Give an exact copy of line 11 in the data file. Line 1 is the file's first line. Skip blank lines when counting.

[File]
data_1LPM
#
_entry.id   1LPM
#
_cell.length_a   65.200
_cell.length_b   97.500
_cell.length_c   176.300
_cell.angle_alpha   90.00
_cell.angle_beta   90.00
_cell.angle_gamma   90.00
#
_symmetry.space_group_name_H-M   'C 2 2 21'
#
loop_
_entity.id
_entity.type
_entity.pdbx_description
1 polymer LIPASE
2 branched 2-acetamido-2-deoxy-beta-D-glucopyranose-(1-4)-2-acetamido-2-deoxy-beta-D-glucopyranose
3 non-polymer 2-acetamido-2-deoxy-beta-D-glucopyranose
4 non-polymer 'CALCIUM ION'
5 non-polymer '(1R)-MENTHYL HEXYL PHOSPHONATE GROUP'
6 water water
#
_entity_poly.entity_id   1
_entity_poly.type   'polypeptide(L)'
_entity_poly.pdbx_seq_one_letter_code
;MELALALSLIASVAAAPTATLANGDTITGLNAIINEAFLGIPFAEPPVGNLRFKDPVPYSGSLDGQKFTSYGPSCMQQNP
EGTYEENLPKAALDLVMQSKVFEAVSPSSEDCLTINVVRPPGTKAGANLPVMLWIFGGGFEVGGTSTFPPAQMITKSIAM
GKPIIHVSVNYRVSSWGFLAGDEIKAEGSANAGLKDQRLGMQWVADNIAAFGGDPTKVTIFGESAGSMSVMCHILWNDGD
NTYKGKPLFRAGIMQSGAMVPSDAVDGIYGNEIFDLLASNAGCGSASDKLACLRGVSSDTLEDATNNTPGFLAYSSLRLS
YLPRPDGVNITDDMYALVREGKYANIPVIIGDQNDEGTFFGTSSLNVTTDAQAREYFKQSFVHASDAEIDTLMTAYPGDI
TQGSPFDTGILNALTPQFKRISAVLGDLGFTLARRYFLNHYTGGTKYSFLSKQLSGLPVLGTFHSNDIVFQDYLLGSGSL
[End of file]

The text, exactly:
#